Sunshine Abroad

The trials and rewards of French translation and beyond

You Can't Please Everyone

Beyond the Rice Fields is out. We've been getting some really nice reviews about it. (And there will be a giveaway coming after American Thanksgiving! Watch this space.)

Reviews are all subjective, though. One person's opinion. And people's opinions can vary wildly. I accept that. It's part of putting creative things out into the world -- no matter how much negative reviews might hurt.

And yet . . . sometimes you have to wonder.

Here's one review in Publishers Weekly. It includes this:

"Naivo’s encyclopedic attempt to capture Madagascar’s history is admirable, but the depth of that portrait comes at the expense of the novel’s characters: they are only fully realized in the novel’s thrilling conclusion, and only then as victims of “the foundational animosities” tearing the island apart. Nevertheless, Naivo provides readers with an astonishing amount of information about Madagascar’s culture and past."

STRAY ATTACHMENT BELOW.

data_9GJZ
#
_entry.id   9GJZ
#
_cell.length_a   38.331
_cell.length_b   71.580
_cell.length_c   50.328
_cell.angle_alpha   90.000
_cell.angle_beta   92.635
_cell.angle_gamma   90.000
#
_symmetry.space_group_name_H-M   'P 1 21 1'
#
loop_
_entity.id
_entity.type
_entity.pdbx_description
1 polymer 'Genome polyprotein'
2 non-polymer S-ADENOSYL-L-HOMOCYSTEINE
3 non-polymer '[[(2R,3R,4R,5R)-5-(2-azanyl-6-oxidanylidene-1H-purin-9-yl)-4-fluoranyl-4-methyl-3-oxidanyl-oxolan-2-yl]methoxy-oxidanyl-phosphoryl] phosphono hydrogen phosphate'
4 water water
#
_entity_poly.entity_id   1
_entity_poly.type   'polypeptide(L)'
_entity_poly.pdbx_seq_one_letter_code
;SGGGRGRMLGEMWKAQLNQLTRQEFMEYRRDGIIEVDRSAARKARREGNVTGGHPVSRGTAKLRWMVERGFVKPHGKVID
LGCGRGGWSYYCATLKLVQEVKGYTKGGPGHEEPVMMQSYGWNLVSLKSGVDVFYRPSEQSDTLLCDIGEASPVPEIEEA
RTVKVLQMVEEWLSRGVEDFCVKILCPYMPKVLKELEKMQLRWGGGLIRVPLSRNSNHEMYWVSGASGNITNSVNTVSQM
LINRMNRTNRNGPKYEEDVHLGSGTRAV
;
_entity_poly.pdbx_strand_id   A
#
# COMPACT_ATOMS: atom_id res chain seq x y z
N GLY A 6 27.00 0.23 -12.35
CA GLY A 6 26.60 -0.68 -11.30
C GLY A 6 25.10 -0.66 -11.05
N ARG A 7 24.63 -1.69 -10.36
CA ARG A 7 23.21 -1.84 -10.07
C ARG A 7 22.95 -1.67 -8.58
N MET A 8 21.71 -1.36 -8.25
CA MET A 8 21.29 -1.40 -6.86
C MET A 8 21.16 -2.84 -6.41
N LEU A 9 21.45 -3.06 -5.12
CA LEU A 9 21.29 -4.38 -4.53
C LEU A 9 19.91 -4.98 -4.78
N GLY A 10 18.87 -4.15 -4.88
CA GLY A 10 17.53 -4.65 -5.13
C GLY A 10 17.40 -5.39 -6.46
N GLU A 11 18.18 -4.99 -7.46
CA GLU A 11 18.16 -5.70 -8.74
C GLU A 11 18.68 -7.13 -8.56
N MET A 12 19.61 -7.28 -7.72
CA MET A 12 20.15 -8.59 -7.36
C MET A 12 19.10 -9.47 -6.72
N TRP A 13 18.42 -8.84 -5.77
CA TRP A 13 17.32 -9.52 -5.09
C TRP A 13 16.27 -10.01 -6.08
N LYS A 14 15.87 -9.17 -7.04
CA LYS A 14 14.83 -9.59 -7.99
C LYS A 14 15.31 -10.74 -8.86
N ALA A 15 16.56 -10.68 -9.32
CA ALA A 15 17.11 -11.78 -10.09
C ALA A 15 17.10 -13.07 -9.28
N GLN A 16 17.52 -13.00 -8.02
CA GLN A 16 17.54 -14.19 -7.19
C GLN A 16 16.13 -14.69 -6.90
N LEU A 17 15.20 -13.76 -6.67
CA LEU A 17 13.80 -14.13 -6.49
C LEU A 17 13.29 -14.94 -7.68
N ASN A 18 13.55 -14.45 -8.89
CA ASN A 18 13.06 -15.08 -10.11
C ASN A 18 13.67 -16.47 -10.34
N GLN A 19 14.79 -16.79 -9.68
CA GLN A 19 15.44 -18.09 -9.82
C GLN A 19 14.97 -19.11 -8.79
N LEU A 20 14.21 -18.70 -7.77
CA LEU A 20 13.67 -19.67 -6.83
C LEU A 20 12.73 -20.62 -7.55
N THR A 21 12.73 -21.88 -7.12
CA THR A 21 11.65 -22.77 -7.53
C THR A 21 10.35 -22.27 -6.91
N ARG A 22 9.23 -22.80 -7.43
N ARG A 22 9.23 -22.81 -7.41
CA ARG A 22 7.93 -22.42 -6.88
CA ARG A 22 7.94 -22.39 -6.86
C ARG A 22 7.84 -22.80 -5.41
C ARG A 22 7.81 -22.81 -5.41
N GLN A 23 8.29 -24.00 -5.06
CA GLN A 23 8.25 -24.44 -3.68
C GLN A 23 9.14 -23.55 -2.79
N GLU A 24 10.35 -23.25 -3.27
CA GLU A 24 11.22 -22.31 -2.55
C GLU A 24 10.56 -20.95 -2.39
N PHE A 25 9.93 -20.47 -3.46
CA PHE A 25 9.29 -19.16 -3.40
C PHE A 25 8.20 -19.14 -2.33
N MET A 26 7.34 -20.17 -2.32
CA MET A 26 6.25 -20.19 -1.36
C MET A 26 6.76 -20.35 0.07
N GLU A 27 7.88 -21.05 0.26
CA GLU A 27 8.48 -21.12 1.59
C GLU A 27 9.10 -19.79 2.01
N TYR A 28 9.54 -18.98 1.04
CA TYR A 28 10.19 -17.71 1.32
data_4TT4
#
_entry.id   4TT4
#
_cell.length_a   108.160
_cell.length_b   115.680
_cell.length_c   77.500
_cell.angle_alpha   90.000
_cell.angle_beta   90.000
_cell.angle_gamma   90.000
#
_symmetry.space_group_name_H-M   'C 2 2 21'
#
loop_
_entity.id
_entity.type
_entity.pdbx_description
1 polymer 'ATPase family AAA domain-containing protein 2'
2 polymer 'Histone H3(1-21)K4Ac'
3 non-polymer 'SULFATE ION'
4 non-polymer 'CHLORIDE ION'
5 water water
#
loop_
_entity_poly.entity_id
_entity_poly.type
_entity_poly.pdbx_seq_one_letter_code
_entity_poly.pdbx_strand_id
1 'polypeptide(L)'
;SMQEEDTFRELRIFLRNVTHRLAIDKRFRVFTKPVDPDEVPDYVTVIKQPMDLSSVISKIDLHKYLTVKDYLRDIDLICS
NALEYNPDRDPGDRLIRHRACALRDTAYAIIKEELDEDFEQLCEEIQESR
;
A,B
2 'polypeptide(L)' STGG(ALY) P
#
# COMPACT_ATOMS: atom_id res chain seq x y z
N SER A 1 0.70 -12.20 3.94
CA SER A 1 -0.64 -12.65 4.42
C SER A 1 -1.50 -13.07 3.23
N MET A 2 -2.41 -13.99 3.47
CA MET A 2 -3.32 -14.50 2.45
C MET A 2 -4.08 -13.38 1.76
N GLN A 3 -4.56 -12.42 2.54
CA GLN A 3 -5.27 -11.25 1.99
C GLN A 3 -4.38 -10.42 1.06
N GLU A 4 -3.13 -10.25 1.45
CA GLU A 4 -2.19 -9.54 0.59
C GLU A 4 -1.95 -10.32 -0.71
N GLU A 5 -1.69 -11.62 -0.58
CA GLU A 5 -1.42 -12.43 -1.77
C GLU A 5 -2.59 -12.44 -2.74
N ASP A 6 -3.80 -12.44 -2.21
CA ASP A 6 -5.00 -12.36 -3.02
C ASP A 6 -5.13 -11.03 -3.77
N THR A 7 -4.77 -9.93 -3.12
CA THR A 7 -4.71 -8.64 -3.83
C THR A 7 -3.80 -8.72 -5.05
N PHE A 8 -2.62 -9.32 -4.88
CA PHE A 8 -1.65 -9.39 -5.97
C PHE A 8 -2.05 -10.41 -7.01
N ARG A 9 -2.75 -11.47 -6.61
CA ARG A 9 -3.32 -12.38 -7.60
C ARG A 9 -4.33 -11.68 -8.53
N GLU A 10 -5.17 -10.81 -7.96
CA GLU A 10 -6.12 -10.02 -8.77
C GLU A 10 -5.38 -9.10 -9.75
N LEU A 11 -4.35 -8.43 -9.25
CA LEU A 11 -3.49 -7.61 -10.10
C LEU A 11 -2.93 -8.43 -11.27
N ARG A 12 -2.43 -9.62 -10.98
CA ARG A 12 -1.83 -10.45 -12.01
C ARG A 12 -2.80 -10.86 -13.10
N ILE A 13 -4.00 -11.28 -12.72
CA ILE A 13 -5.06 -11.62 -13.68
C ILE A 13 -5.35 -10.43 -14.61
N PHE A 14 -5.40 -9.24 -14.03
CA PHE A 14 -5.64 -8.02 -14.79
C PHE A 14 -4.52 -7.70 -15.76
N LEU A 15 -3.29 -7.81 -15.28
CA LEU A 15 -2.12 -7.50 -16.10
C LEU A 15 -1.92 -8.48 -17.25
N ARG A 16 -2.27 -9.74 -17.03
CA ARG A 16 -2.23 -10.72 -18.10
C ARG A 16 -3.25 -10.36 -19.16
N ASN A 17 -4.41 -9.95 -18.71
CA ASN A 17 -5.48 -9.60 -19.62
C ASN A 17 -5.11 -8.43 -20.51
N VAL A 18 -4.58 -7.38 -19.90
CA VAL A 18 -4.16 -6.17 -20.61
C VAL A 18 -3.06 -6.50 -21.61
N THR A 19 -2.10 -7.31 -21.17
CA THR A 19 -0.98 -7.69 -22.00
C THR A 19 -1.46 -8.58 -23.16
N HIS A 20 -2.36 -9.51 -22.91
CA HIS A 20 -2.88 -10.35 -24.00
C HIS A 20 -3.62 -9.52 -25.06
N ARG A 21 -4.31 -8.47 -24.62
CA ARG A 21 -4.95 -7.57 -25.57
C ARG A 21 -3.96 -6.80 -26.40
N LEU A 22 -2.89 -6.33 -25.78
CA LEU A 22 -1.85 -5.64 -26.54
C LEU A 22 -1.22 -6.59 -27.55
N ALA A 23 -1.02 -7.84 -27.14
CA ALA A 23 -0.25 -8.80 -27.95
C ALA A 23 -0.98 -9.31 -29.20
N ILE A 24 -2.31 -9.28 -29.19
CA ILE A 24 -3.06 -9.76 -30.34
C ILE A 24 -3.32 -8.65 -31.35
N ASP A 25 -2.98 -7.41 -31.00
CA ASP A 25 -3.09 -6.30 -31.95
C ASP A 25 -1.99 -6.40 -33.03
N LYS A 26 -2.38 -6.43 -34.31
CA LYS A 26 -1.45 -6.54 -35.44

Seems legit.

Here's another review from the Historical Novel Society. It includes this:

"The period of Queen Ranavalona’s horrific reign was one of intensity and violence, and yet for a few occasions near the end of the book, much of the historical context is superficial at best."
"Naivo captures a profound relationship between two people and how vastly our lives and experiences change on our various paths, while also illuminating the Malagasy experience."

Also seems legit.

*record scratch*

Wait. Wait a sec. So, on the one hand, the characters are sacrificed at the expense of the historical context, and on the other, the historical context suffers from the relationship between the characters?

Friends, I have translated a paradox. It seems congratulations are in order. :-P

Hey, at least people are talking about it.

Wine and Books

They go really well together.

Kidding. Well, not actually kidding at all. But that's not what this is about.

So, more specifically: book reviews and wine descriptions. They're starting to get scarily similar.